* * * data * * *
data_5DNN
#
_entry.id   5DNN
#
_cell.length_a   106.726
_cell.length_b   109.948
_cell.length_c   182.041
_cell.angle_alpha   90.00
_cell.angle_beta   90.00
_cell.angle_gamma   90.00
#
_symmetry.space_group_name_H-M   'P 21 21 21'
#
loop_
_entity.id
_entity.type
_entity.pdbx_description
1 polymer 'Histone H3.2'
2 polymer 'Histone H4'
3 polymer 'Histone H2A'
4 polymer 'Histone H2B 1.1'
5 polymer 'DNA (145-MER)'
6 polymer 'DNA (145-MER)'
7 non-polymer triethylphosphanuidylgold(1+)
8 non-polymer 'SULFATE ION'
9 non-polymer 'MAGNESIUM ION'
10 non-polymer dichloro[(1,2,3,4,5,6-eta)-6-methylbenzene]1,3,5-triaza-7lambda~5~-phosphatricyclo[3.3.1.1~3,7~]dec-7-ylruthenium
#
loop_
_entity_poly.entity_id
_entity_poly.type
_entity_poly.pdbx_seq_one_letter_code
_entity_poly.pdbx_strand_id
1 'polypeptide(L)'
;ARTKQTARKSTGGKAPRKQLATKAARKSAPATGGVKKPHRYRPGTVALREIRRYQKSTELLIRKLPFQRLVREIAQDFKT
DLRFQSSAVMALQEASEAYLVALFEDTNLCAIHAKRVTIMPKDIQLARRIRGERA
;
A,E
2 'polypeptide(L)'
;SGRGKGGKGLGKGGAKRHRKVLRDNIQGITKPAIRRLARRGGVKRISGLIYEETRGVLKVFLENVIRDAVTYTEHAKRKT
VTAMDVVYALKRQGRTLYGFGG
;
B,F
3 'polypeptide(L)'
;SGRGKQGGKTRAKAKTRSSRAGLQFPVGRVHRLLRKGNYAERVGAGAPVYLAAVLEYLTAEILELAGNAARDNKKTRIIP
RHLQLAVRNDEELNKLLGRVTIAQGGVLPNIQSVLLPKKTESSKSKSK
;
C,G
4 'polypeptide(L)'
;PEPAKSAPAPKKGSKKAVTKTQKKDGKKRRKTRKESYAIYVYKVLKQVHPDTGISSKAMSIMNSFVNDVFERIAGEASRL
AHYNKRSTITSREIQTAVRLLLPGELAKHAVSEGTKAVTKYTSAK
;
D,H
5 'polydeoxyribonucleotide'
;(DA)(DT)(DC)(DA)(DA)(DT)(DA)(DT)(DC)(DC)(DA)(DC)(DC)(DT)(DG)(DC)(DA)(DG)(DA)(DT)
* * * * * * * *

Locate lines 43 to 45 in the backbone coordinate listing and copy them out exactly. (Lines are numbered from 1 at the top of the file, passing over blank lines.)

B,F
3 'polypeptide(L)'
;SGRGKQGGKTRAKAKTRSSRAGLQFPVGRVHRLLRKGNYAERVGAGAPVYLAAVLEYLTAEILELAGNAARDNKKTRIIP